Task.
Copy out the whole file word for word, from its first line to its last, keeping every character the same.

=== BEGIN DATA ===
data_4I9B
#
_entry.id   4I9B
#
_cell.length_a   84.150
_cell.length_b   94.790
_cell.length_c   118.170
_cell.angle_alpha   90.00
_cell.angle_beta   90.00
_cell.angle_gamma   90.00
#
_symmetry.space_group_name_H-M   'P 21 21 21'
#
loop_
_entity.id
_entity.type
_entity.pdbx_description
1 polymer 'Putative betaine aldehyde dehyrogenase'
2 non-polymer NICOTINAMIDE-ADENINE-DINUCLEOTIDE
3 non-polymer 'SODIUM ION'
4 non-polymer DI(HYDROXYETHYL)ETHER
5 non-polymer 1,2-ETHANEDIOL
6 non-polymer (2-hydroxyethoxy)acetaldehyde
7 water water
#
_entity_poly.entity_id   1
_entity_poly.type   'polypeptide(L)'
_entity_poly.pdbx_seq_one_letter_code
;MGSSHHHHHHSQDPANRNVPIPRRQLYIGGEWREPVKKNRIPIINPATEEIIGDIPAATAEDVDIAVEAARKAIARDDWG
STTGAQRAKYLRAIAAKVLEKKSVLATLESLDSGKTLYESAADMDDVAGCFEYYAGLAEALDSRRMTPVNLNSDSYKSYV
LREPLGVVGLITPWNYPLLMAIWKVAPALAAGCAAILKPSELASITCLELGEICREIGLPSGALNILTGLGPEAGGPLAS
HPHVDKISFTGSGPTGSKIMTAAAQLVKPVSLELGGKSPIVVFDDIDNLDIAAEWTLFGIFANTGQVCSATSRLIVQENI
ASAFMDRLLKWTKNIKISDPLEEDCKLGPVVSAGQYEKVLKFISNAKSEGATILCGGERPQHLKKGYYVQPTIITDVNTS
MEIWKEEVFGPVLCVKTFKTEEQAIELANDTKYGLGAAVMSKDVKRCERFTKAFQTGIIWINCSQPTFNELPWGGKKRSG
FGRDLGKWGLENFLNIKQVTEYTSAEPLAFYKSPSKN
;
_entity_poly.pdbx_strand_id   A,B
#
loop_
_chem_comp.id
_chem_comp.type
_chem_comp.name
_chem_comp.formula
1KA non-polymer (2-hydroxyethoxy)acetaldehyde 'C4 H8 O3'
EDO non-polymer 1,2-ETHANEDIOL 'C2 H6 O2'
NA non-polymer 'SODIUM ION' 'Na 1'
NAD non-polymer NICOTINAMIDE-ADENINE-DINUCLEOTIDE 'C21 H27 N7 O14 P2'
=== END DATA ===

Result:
data_4I9B
#
_entry.id   4I9B
#
_cell.length_a   84.150
_cell.length_b   94.790
_cell.length_c   118.170
_cell.angle_alpha   90.00
_cell.angle_beta   90.00
_cell.angle_gamma   90.00
#
_symmetry.space_group_name_H-M   'P 21 21 21'
#
loop_
_entity.id
_entity.type
_entity.pdbx_description
1 polymer 'Putative betaine aldehyde dehyrogenase'
2 non-polymer NICOTINAMIDE-ADENINE-DINUCLEOTIDE
3 non-polymer 'SODIUM ION'
4 non-polymer DI(HYDROXYETHYL)ETHER
5 non-polymer 1,2-ETHANEDIOL
6 non-polymer (2-hydroxyethoxy)acetaldehyde
7 water water
#
_entity_poly.entity_id   1
_entity_poly.type   'polypeptide(L)'
_entity_poly.pdbx_seq_one_letter_code
;MGSSHHHHHHSQDPANRNVPIPRRQLYIGGEWREPVKKNRIPIINPATEEIIGDIPAATAEDVDIAVEAARKAIARDDWG
STTGAQRAKYLRAIAAKVLEKKSVLATLESLDSGKTLYESAADMDDVAGCFEYYAGLAEALDSRRMTPVNLNSDSYKSYV
LREPLGVVGLITPWNYPLLMAIWKVAPALAAGCAAILKPSELASITCLELGEICREIGLPSGALNILTGLGPEAGGPLAS
HPHVDKISFTGSGPTGSKIMTAAAQLVKPVSLELGGKSPIVVFDDIDNLDIAAEWTLFGIFANTGQVCSATSRLIVQENI
ASAFMDRLLKWTKNIKISDPLEEDCKLGPVVSAGQYEKVLKFISNAKSEGATILCGGERPQHLKKGYYVQPTIITDVNTS
MEIWKEEVFGPVLCVKTFKTEEQAIELANDTKYGLGAAVMSKDVKRCERFTKAFQTGIIWINCSQPTFNELPWGGKKRSG
FGRDLGKWGLENFLNIKQVTEYTSAEPLAFYKSPSKN
;
_entity_poly.pdbx_strand_id   A,B
#
loop_
_chem_comp.id
_chem_comp.type
_chem_comp.name
_chem_comp.formula
1KA non-polymer (2-hydroxyethoxy)acetaldehyde 'C4 H8 O3'
EDO non-polymer 1,2-ETHANEDIOL 'C2 H6 O2'
NA non-polymer 'SODIUM ION' 'Na 1'
NAD non-polymer NICOTINAMIDE-ADENINE-DINUCLEOTIDE 'C21 H27 N7 O14 P2'